Hi Zoe, my question to you is as follows.
I get frustrated when my girl 3.5 years old does not act the way I want her too. She is very hyper, fearless and very wild 🙂 i end up shouting, being upset and being in bad mood quite often than normal. How can I come to manage my emotions? I feel hopeless at times when parenting become tough.
Dr. Zoe Answered:
First, please know that all mamas feel that way. You are not alone. These little ones that we love so much, instinctively know how to push all of our buttons.
Your daughter is an individual person with a will of her own. This may be hard to hear, but she will rarely act the way that you want her to. And this is just the beginning. One day though, she will do something incredible that will blow your socks off with how amazing she is. You will get enough of these moments in your lifetime of parenting that will make the tough times worth it.
But, remember, she is not you. She will do things differently than you do. You can’t control her and she will push against you when you try.
Know Your Job
Your job is to mold her, teach her, instill your values, model good behavior, maintain boundaries and consequences. As her parent, you are to be her container until she learns to make good choices in life. When you stop trying to control her, things will feel a little better for you.
That fearlessness and free spiritedness she has will serve her well in life—even though it will probably put a few grey hairs on your head in the process. So, what’s a momma to do?
First, you need to understand how your beliefs about her behavior are contributing to your frustration. Do you believe that children should be quiet? Do you feel that her disobedience means you are a bad parent? What’s the story you are telling yourself that has you feeling hopeless?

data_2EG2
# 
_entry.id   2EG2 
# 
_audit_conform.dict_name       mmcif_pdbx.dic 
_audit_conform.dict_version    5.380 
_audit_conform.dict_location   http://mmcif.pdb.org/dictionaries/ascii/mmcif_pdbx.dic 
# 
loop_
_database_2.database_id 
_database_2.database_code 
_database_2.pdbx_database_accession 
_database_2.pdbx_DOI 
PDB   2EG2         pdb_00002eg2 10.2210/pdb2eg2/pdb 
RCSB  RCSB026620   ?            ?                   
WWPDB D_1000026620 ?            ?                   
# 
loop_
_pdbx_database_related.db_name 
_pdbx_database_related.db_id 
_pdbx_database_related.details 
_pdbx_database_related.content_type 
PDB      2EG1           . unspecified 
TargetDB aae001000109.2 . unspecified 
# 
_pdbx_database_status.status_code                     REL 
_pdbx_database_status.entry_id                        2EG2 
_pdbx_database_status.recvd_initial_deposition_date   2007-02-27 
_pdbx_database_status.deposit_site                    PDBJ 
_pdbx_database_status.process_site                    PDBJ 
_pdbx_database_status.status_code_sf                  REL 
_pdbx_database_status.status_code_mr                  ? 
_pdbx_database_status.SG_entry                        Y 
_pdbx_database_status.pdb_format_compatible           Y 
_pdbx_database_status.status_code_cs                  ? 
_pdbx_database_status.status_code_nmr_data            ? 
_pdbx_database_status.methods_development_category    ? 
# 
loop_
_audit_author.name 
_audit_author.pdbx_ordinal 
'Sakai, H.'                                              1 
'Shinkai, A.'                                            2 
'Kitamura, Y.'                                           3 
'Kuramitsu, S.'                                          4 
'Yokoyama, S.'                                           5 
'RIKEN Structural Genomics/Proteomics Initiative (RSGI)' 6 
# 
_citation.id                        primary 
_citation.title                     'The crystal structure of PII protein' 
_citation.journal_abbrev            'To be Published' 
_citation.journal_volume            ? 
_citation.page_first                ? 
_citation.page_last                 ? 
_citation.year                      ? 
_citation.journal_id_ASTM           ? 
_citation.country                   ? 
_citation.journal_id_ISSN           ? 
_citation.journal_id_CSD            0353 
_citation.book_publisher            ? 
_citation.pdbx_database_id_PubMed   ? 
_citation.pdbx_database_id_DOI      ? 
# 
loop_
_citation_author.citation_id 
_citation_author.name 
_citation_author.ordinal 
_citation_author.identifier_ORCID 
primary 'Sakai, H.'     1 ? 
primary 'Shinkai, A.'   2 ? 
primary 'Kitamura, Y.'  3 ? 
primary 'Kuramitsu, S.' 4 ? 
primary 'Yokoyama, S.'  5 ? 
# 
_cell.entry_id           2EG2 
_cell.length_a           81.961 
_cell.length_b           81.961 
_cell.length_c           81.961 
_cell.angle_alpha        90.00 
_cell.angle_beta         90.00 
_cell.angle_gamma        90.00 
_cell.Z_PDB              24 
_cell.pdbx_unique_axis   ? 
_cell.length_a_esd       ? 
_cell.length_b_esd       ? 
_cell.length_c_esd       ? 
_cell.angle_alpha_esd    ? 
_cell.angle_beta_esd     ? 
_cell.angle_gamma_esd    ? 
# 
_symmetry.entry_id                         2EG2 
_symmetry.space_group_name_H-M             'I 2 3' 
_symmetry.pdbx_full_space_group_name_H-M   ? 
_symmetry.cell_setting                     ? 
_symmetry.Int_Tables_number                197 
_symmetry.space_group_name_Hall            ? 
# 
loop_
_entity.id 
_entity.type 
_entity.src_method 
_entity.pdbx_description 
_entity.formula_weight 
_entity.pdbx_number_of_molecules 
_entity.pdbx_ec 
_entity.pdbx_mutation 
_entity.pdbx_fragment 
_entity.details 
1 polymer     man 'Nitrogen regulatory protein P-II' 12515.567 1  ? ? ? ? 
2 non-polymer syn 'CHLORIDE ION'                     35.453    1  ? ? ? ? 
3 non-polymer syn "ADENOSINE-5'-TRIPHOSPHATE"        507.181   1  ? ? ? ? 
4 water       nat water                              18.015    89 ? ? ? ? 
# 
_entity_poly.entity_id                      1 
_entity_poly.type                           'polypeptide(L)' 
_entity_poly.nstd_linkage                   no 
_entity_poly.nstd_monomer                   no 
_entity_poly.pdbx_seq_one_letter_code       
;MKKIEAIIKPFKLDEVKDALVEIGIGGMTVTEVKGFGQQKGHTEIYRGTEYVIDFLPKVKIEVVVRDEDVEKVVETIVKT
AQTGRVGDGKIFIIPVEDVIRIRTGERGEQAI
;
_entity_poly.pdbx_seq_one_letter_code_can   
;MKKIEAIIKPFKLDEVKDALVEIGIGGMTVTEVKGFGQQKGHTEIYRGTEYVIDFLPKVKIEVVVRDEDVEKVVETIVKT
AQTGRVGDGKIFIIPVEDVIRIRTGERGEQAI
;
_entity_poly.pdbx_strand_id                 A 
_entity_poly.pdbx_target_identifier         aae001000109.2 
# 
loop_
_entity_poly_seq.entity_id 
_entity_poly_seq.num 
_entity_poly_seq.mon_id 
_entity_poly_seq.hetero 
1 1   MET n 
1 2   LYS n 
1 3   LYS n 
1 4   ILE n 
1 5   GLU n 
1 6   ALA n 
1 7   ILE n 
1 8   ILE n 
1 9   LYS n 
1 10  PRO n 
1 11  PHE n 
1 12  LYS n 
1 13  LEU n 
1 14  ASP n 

Yes, parenting is tough and it’s tougher when we have “shoulds” that drive our behavior. When you notice that you have a should that is making you feel badly about yourself, challenge yourself. Is it really true? From where did that belief come?
Next, give her options instead of direction. When she’s running wild, instead of trying to stop her, re-direct her. Young kids will push against a roadblock, but they will happily go along with a redirection. Remember, she may be more strong-willed than you are, but you can still outwit her.
Approach Her This Way
Introduce options such as, “Do you want to jump on the trampoline or run in the back yard?”; “Do you want to sit here quietly or leave everyone and go sit by yourself?” Here, instead of just telling her no, you are giving her a sense of autonomy and teaching her to make good decisions for herself at the same time.
The yelling is not helping the situation, so look for healthier ways to release your anger. When you feel a need to yell, take a time out. If you have to, whisper through gritted teeth until you don’t feel the need to yell anymore. Or just go for it! And yell as loudly as you can in a private place like a pillow in your bedroom.
Separate yourself from her until you are calm enough to approach her in a healthier way. When you are not trying to control her, your need to yell will reduce. It won’t completely go away because kids will try you, but it will reduce.
You are not alone. No one tells us this stuff about parenting. Hold on tight, momma, you’re going to be just fine. And so will your little fireball.
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